WeChat to the Vanguard.
The kind of creative thinking that drove WeChat’s success. WeChat, the messaging app, dominates daily life in China. With over one billion daily active users, it’s the default for social media and chat. WeChat users send more than 45 billion messages a day.
It is a leader in mobile payments, with more than 800 million WeChat Pay users. And it provides integrated services for Chinese users with upstream mobility. By offering taxi, restaurant, movie booking and retail applications, all within your platform.
Many Westerners are skeptical about successful Chinese software companies like WeChat. There is a perception that they have succeeded through imitation strategies and have benefited from Facebook and Google not being able to operate in the country.
But WeChat wasn’t easy: he had to defend himself against dozens of domestic competitors when it was launched. And he had to keep innovating to stay ahead of the curve.
Many observers consider That WeChat offers a superior user experience than its Western counterparts today. And time others are copying their innovative features.
Recently, we conducted an in-depth study of WeChat. Through exclusive interviews with 15 executives, including founder Allen Zhang.
What we found out to be WeChat is not just a success story from China. But it provides valuable information to innovators around the world.
Design thinking versus great design.
Our research suggests that WeChat’s success was not achieved through technological superiority. It was built on the vision, or great design, of Allen Zhang, a senior executive of the Chinese technology company Tencent. Who saw an opportunity in 2010 to create a completely new product for the mobile era.
He personally led all of WeChat’s development effort. Taking responsibility for the overall appearance of the product and supervising coding equipment.
The logic of great design is markedly different from the approach. The innovation of now standard design thinking that was popularized by design firm IDEO in the 1990s.
Design thinking has been defined as a nonlinear iterative process that seeks to understand users, challenge assumptions, redefine problems, and create innovative solutions for prototyping and testing.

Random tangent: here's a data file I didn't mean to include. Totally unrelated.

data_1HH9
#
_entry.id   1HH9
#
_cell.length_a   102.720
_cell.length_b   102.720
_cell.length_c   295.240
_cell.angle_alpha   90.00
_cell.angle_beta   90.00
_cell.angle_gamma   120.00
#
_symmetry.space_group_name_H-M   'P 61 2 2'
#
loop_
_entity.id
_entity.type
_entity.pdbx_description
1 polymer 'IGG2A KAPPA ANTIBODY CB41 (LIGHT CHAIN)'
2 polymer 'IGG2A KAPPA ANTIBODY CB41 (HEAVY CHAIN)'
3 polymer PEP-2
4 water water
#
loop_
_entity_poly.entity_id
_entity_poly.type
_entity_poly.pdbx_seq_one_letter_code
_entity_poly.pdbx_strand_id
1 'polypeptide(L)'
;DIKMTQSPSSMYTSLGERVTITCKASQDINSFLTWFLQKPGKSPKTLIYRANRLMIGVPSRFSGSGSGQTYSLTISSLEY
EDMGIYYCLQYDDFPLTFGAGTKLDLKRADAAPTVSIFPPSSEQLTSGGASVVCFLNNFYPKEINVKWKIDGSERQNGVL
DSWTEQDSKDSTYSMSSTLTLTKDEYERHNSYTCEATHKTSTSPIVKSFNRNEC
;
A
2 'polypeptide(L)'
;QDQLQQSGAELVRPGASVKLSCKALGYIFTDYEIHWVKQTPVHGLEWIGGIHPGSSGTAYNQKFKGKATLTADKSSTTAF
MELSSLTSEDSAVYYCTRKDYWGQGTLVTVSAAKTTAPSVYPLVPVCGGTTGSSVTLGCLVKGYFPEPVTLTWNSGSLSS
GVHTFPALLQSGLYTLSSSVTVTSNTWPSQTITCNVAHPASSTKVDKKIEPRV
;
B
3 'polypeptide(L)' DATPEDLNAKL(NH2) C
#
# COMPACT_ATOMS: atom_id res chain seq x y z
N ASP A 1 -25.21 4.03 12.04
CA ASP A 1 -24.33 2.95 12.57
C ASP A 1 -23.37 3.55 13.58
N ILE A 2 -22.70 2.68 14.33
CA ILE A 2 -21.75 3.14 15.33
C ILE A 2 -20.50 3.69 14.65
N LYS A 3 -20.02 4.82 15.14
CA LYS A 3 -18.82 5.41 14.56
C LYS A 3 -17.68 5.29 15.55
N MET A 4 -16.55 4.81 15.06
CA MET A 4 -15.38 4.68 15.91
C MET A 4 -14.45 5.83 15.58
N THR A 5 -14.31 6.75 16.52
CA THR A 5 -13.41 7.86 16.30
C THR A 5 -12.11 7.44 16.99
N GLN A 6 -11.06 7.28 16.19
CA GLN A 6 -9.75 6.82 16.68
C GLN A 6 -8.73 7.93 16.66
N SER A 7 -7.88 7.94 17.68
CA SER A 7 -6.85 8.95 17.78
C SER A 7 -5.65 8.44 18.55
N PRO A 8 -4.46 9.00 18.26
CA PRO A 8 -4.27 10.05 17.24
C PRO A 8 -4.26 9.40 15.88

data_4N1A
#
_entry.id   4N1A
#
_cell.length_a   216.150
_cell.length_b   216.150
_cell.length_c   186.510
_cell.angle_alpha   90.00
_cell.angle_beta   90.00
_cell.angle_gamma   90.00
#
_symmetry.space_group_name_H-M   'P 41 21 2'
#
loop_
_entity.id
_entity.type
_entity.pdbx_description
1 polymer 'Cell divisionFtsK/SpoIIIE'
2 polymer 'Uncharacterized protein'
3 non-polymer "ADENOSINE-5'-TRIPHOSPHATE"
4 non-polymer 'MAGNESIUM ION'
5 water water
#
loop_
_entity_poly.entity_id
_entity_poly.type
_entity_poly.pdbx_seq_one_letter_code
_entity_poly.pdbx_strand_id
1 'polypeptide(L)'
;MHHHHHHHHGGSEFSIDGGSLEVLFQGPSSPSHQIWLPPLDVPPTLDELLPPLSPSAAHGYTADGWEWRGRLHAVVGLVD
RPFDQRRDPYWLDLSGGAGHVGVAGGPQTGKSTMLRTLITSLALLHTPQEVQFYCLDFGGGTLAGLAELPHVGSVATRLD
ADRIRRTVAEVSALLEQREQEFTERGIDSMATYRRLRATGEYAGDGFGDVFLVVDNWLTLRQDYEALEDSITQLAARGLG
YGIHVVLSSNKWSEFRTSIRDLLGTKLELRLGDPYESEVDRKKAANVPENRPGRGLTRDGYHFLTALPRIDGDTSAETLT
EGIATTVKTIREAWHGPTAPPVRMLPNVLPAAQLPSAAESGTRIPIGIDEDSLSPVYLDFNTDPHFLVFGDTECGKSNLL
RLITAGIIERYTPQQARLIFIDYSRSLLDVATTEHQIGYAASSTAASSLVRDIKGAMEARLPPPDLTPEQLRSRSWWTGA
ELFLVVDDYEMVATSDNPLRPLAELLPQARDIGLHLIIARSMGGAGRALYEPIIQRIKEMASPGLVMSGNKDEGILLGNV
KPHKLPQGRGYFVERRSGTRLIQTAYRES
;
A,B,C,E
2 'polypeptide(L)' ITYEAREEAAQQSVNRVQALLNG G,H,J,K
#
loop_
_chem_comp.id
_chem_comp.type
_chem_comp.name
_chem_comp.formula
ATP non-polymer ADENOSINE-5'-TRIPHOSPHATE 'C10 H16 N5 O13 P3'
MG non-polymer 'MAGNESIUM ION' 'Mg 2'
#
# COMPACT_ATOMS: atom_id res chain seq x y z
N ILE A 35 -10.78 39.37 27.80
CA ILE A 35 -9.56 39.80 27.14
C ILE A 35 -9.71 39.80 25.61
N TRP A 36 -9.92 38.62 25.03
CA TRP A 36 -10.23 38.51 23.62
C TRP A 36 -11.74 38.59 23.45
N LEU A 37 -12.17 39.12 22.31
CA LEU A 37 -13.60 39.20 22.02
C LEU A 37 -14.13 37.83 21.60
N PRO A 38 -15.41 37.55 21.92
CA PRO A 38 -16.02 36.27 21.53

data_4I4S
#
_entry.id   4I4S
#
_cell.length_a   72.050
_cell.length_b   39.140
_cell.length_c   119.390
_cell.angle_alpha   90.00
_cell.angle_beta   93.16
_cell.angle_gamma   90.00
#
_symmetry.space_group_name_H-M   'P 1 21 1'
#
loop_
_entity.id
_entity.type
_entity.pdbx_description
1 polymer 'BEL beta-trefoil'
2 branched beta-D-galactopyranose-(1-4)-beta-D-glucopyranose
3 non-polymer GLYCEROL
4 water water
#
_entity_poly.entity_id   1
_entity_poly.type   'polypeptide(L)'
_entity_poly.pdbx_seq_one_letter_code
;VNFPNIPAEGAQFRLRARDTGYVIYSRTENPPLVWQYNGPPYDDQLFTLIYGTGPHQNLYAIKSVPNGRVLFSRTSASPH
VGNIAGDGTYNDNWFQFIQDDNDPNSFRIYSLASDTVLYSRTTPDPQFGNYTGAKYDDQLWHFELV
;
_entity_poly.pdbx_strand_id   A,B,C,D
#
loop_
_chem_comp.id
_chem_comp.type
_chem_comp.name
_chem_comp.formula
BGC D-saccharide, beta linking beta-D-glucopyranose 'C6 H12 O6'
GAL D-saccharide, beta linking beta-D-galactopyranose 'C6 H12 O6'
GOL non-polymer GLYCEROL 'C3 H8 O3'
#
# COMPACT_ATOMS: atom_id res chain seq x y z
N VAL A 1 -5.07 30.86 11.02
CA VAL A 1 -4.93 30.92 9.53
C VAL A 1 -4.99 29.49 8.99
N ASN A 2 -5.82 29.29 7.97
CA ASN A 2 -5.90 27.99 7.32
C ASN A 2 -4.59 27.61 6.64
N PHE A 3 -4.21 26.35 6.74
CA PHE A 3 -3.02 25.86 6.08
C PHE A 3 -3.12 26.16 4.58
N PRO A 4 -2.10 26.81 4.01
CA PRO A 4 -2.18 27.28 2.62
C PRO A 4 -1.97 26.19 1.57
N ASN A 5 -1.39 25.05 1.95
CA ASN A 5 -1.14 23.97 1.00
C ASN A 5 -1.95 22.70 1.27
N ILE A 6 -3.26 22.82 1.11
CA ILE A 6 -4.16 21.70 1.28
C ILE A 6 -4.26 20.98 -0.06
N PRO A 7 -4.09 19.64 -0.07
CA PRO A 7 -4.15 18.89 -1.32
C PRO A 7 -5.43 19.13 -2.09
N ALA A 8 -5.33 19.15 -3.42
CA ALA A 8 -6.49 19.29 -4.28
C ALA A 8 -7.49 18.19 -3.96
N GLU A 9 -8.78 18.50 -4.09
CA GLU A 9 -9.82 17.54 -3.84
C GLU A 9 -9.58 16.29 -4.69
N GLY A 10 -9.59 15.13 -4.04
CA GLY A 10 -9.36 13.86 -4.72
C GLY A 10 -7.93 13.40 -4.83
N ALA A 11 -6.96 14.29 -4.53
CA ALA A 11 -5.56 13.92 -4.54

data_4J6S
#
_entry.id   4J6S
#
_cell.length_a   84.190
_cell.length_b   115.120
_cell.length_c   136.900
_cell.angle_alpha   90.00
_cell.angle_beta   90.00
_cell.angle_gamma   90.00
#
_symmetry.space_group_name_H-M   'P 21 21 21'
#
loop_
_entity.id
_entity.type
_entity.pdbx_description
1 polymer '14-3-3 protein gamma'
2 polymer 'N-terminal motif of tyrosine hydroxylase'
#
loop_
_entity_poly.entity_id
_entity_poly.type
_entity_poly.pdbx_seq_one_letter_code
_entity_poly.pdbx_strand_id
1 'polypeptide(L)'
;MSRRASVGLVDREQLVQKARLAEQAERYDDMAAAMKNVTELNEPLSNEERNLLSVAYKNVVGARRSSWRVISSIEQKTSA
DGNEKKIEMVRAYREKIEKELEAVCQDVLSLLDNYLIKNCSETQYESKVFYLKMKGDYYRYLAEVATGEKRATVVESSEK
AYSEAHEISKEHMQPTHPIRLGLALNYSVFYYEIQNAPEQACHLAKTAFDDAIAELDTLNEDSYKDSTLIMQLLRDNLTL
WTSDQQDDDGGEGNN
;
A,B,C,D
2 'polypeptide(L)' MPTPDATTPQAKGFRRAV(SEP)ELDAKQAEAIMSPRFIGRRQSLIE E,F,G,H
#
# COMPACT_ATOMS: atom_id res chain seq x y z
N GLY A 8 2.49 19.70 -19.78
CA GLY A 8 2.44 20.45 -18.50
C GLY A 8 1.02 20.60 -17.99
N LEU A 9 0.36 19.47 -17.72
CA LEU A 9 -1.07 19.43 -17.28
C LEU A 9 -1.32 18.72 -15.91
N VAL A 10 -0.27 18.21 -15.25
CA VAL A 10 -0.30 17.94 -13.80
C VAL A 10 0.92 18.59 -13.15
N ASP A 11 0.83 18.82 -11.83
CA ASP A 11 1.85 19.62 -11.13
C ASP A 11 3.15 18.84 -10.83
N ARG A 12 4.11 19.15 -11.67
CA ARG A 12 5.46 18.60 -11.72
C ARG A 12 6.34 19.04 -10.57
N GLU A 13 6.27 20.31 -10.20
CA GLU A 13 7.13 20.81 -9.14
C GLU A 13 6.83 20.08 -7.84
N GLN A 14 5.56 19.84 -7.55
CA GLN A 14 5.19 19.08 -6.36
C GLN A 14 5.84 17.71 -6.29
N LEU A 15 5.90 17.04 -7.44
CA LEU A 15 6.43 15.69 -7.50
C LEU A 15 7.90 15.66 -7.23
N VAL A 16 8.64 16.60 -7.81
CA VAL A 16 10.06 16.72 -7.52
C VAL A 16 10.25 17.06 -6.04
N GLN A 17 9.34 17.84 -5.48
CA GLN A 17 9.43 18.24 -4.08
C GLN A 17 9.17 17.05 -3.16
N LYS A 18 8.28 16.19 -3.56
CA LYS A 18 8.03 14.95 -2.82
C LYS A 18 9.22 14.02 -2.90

This user-centric perspective has made design thinking very popular. But some consultants and academics have argued that it is too structured. Too prescriptive and results in incremental or conservative results.
We argue that the great design approach to innovation. Where a new product or service emerges fully formed in the mind of the innovator before it develops and commercializes. It can be more effective than design thinking in certain circumstances. Most notably when a market is in its first formative stage of development.
Think, for example, of Steve Jobs’ classic inventions, such as iPod and iPhone. Masaru Ibuka’s Sony Walkman or Elon Musk Hyperloop.
Our WeChat study revealed four key components of the great approach. Design for innovation that other innovators might consider when developing ideas.
- Create a work of art, not a commercial product. Design thinking seeks to create practical, user-oriented solutions: it’s about uniting what’s humanly desirable with what’s technologically feasible and economically viable. On the contrary, the great design begins with a concept, a vision in the mind of the creator, and clings to that concept for as long as possible. Here’s how Allen Zhang described WeChat to us:
Before I perceive WeChat as a commercial product, I prefer to imagine it first as an impressive work of art. When I started designing user interactions for Foxmail, I complicated everything.
He felt bad because he didn’t look tidy anymore. For WeChat, I now see the need to subtract, simplify things and focus on the aesthetic quality of the product.
The kind of creative thinking that drove WeChat’s success.
As an example, the function bar at the bottom of the WeChat screen has four icons. Chat, Contacts, Discover, I. Over the years, many people suggested adding to this list. Like many other applications, to support user behavior.
Zhang said no: “I told the team to set a rule that WeChat would always have a four-icon bar and never add anything.”
Another example is the almost total absence of advertising. Unlike Facebook or LinkedIn. WeChat users see a maximum of two ads per day through the Moments feature.
Of course, there is a tension between artistic ideals and commercial realities. Comparing WeChat to Facebook, the New York Times says Mark Zuckerberg wants Facebook to emulate WeChat by reducing the number of ads, but it hasn’t, presumably for fear of reducing Facebook’s profitability.
Allen Zhang, on the other hand, faces requests to increase the amount of advertising on WeChat because its owner, Tencent, is a publicly traded company and faces pressure to increase its profitability.
Zhang has stood firm so far, arguing that continued growth is more important than current profitability. As WeChat’s HR director told us, this decision “is a testament to the